Brothers Jason and Scott Zieman own and operate nine Jersey Mike’s locations, as well as five Little Caesars stores, in the Akron, Ohio area. The owner-operators have always been proud of the work culture they’ve built inside their businesses, dating back to the days when they were in the Arby’s system.
“We’ve been doing this for 30 years when you take into consideration our 15 years with Arby’s,” Jason Zieman says. “Until recently, we had never had a problem with staffing. Maybe we’d have an isolated issue here or there, but by and large we did really well taking care of our employees, and they’d stay with us for a long time.”
When COVID hit, that began to change. Experiencing what so many operators across the industry have dealt with, Zieman says the staffing issues began to get so dire that it started keeping him up at night. “That’s been our biggest concern lately,” Zieman says. “And maybe that's why we have always done well historically. Because our team members, and our culture, are important enough to us that we think about it a lot.”
Amidst increasing turnover, the Ziemans starting looking for ways to make their culture whole again. At the annual Jersey Mike’s franchisee conference in March 2022, they were introduced to a solution that would soon change their workplace for the better: UPshow SHIFT, an employee engagement platform that highlights things like employee bios, birthdays, and work anniversaries on back-of-house flatscreen TVs. Employees can simply opt in and upload their info via their smartphone to participate.
“I feel really confident our work environment improves for our team members when they feel as though they're being highlighted and appreciated and communicated with,” Zieman says. “You can hear it as you walk through one of our stores. There’s somebody being wished a ‘Happy Birthday,’ or somebody saying, ‘I didn’t know that about you.’”
The solution appealed to the Ziemans because of its simplicity. Jason Zieman says he is the furthest thing from somebody who believes franchisees need every piece of technology in order to create a dynamic workplace. In fact, he and his brother are often quite skeptical of anything being hailed as the “next big thing.”
“I don’t have social media,” Zieman says. “Maybe I date myself by saying that, but I’m just not a tech-y person. I’m a chalkboard kind-of-guy. But, obviously, technology appeals to the current generation of people who work in our restaurants. I love UPshow because it’s a digital whiteboard. It helps us communicate with employees while they work. No phones, laptops, or managers necessary.”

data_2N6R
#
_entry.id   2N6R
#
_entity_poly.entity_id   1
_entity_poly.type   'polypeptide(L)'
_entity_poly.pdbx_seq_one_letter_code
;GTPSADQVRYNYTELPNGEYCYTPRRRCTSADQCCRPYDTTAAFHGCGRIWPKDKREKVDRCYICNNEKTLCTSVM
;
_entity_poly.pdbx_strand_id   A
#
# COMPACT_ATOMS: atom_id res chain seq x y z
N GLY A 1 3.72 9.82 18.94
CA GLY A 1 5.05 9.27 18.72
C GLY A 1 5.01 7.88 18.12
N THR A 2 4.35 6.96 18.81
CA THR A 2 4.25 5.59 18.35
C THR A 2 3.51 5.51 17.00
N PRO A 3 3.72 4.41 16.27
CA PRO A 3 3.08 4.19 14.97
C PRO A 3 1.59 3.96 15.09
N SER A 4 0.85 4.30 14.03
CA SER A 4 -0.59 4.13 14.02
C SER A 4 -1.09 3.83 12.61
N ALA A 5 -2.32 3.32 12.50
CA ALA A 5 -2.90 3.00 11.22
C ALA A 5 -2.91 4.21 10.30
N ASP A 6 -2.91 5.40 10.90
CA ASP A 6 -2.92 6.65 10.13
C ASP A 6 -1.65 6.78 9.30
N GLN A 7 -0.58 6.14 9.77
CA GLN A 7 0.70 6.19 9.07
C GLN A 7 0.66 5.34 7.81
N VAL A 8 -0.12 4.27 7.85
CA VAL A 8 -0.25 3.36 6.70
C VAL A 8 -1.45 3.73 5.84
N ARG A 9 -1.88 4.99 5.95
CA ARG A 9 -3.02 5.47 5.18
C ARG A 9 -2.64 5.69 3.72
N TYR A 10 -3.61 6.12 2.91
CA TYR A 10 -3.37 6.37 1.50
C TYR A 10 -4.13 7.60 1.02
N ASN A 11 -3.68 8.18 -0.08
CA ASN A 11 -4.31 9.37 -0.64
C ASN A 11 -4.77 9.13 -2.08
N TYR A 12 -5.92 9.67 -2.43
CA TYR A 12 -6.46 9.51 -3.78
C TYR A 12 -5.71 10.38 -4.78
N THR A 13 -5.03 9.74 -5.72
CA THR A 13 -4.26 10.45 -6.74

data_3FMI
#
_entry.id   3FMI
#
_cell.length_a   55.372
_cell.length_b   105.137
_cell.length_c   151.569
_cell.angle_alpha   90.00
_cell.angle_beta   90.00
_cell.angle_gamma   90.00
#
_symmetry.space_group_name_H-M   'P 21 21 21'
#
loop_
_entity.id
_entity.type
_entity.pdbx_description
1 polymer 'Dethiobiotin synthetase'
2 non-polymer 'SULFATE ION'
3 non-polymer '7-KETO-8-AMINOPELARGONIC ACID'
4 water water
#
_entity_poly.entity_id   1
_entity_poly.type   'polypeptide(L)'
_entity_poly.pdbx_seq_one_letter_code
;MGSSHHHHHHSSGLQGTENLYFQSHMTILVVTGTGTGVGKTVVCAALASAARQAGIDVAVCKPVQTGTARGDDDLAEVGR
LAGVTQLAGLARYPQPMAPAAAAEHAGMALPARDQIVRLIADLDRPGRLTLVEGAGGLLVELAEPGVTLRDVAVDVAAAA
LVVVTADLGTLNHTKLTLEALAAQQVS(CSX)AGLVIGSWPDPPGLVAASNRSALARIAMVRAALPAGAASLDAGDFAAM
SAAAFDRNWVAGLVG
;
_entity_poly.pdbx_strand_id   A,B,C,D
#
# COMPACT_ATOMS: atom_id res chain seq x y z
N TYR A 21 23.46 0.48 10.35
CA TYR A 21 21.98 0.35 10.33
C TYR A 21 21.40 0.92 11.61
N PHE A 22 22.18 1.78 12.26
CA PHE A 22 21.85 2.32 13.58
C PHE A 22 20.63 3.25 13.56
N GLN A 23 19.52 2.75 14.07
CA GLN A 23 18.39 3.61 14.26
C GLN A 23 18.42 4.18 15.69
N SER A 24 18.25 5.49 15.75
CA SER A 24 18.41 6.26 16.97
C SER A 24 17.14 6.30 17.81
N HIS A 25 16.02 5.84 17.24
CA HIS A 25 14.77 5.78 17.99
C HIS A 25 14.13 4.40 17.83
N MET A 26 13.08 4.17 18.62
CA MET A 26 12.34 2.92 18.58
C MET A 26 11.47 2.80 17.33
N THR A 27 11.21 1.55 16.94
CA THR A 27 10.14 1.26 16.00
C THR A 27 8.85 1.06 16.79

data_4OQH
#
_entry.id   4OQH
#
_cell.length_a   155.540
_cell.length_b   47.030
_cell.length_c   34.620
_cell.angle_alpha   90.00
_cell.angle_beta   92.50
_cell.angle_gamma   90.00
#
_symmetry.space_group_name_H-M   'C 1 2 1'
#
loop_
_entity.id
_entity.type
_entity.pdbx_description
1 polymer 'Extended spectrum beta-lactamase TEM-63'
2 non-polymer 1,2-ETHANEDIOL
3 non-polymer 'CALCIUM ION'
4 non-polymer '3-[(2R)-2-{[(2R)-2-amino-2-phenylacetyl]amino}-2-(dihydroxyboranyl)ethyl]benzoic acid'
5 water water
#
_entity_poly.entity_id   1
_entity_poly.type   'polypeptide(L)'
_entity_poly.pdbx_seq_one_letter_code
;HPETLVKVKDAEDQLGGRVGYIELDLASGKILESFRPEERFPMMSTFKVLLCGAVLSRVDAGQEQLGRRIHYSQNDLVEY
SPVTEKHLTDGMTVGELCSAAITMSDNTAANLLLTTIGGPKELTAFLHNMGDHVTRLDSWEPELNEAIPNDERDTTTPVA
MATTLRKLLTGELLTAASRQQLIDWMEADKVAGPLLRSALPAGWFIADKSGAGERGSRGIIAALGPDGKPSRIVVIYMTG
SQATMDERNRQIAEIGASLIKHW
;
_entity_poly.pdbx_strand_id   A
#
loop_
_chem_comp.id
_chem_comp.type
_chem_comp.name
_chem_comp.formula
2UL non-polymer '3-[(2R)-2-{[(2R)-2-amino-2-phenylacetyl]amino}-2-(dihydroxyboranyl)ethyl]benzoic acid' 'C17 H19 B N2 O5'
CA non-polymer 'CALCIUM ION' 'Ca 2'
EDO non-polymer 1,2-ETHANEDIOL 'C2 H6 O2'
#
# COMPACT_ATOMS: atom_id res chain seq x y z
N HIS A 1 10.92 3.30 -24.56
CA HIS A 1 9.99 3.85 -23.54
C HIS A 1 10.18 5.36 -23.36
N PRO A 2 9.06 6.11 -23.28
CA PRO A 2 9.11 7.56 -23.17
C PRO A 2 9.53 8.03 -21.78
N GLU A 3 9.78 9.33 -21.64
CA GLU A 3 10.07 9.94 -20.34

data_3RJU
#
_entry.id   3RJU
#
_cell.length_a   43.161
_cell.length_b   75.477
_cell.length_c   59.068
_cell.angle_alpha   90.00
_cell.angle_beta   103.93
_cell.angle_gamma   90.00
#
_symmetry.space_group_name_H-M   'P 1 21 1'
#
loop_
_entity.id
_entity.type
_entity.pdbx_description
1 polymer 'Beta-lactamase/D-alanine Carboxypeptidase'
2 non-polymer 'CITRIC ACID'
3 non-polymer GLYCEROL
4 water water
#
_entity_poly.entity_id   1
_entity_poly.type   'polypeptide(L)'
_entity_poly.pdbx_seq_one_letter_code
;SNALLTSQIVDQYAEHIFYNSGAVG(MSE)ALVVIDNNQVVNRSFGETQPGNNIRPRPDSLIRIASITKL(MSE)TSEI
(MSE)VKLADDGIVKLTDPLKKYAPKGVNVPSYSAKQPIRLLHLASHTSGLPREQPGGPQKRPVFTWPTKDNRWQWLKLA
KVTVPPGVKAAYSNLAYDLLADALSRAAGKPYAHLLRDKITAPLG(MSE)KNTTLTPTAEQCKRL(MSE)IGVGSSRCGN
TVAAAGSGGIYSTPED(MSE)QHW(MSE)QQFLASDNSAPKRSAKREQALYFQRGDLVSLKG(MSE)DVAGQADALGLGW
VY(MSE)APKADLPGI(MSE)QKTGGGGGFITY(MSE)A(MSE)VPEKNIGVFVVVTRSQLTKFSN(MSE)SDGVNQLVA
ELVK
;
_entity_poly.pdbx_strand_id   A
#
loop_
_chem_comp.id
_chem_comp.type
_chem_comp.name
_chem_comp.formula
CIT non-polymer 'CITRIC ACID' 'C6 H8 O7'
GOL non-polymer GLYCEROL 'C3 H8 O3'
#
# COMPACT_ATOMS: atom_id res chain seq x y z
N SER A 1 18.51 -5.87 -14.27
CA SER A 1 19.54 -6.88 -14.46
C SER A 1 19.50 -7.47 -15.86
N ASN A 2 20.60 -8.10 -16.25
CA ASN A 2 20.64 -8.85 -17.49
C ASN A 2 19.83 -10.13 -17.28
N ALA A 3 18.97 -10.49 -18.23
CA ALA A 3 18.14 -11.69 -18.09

The platform has other useful capabilities, too. With the click of a button, Zieman can post store-by-store rankings, sorted by any metric he’d like to highlight: throughput, revenue—UPshow can do all of that and more. Sharing these leaderboards with team members created a sense of store pride, he says, to the point where cashiers are now upselling larger sandwiches, meal combos, and cookies and drinks, in the name of friendly competition. In that way, UPshow has helped bring the company’s suggestive selling objectives to life.
The Ziemans also use the TV screens to showcase training-style messaging, like which ingredients go into an LTO, or cleaning protocols that should be carefully followed. Daily checklists can be shown as a reminder, always in view of employees walking past.
Still, when it comes to building culture, Zieman believes it’s the highlighting of birthdays and work anniversaries that have been the most effective part of implementing UPshow at his stores. It’s given his 14 storefronts an ROI that is only intangible insofar as its usefulness exceeds any dollar amount that could be attributed to it—the returning sense of camaraderie is worth every penny.
“How UPshow affects our stores is something I’m not even going to try to measure, because I don’t think you truly can,” Zieman says. “The affordability of it is incredible, and the sky is the limit for the effect it’s having on our culture.”